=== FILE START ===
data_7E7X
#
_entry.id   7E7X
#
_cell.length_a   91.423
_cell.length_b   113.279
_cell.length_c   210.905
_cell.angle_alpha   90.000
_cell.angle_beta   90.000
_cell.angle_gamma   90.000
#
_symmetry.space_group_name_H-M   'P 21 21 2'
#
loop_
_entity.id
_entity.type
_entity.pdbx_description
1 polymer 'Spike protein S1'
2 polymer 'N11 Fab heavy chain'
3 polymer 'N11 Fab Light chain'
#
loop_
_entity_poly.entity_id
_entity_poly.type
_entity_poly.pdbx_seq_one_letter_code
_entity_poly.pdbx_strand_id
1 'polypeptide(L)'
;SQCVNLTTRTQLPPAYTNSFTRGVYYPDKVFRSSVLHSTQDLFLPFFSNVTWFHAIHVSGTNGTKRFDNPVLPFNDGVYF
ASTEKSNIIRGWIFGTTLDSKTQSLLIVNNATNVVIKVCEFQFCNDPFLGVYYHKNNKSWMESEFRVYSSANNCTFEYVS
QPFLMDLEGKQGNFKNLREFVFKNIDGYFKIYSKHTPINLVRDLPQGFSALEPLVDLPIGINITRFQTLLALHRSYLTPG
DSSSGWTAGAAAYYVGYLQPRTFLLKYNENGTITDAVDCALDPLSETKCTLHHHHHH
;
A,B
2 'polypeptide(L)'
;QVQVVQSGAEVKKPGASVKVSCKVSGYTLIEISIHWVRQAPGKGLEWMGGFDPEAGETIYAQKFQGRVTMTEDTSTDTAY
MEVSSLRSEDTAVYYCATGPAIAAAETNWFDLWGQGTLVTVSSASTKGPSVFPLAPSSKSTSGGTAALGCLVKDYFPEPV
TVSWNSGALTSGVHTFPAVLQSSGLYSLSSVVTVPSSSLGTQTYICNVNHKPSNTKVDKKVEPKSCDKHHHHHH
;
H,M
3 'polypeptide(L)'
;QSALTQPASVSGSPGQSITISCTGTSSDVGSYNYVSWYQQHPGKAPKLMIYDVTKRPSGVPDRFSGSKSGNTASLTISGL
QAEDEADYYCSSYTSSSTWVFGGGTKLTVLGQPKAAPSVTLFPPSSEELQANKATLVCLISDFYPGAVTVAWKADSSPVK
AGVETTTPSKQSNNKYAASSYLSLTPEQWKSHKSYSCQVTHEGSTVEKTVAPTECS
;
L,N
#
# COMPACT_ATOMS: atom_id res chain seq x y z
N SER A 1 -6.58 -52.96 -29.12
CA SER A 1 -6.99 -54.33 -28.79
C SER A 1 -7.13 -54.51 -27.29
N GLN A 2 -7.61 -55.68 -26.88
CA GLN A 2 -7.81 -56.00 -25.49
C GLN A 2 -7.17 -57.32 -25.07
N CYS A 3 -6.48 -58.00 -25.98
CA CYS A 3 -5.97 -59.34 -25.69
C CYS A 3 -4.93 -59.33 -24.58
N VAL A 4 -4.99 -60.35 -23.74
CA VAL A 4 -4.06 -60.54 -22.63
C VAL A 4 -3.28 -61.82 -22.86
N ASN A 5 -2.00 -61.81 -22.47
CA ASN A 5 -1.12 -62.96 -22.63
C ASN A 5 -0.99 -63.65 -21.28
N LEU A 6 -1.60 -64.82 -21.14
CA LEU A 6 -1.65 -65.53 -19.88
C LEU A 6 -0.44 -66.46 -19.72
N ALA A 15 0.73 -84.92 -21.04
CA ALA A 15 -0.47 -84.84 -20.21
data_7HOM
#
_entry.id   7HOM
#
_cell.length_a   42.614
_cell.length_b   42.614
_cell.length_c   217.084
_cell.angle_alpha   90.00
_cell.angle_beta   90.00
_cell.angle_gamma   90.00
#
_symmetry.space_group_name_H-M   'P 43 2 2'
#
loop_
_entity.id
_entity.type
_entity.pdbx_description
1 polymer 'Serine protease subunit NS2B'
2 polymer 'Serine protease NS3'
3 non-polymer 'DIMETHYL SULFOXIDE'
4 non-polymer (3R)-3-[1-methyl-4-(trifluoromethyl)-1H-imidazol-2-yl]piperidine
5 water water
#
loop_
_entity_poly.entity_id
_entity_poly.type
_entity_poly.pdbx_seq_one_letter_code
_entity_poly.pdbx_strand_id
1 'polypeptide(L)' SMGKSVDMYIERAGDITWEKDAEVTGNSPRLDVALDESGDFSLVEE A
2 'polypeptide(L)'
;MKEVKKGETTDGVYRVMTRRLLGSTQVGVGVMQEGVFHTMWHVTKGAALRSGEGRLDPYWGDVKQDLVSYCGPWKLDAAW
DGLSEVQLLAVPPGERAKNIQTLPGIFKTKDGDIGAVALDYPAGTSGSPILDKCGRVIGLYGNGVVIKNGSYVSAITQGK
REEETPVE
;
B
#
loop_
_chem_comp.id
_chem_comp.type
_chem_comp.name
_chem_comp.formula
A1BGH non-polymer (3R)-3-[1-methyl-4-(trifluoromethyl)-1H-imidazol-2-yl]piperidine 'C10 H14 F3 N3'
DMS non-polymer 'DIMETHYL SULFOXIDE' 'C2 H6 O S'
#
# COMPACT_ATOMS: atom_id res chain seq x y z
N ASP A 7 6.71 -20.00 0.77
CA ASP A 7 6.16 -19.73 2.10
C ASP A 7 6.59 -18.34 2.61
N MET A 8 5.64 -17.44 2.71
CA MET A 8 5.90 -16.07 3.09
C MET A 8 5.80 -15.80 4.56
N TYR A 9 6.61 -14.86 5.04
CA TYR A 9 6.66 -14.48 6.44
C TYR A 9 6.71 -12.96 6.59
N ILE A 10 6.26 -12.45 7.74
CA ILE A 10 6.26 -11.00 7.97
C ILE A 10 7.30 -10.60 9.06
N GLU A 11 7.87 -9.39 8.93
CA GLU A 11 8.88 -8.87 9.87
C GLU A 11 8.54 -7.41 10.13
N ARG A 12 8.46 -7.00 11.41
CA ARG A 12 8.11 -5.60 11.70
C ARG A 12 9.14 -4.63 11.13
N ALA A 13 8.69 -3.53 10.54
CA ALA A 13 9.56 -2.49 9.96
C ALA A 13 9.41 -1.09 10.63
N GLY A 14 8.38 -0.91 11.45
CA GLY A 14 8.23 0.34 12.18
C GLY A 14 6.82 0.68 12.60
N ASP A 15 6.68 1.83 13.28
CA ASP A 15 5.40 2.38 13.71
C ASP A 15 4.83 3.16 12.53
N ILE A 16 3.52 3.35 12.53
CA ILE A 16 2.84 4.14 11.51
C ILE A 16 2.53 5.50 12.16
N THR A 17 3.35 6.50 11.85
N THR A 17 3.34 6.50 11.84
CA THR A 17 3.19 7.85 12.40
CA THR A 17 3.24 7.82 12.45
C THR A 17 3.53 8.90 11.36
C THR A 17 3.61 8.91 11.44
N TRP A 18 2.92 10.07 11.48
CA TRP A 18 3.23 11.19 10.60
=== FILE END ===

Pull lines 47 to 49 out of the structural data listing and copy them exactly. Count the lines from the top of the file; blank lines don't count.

# COMPACT_ATOMS: atom_id res chain seq x y z
N SER A 1 -6.58 -52.96 -29.12
CA SER A 1 -6.99 -54.33 -28.79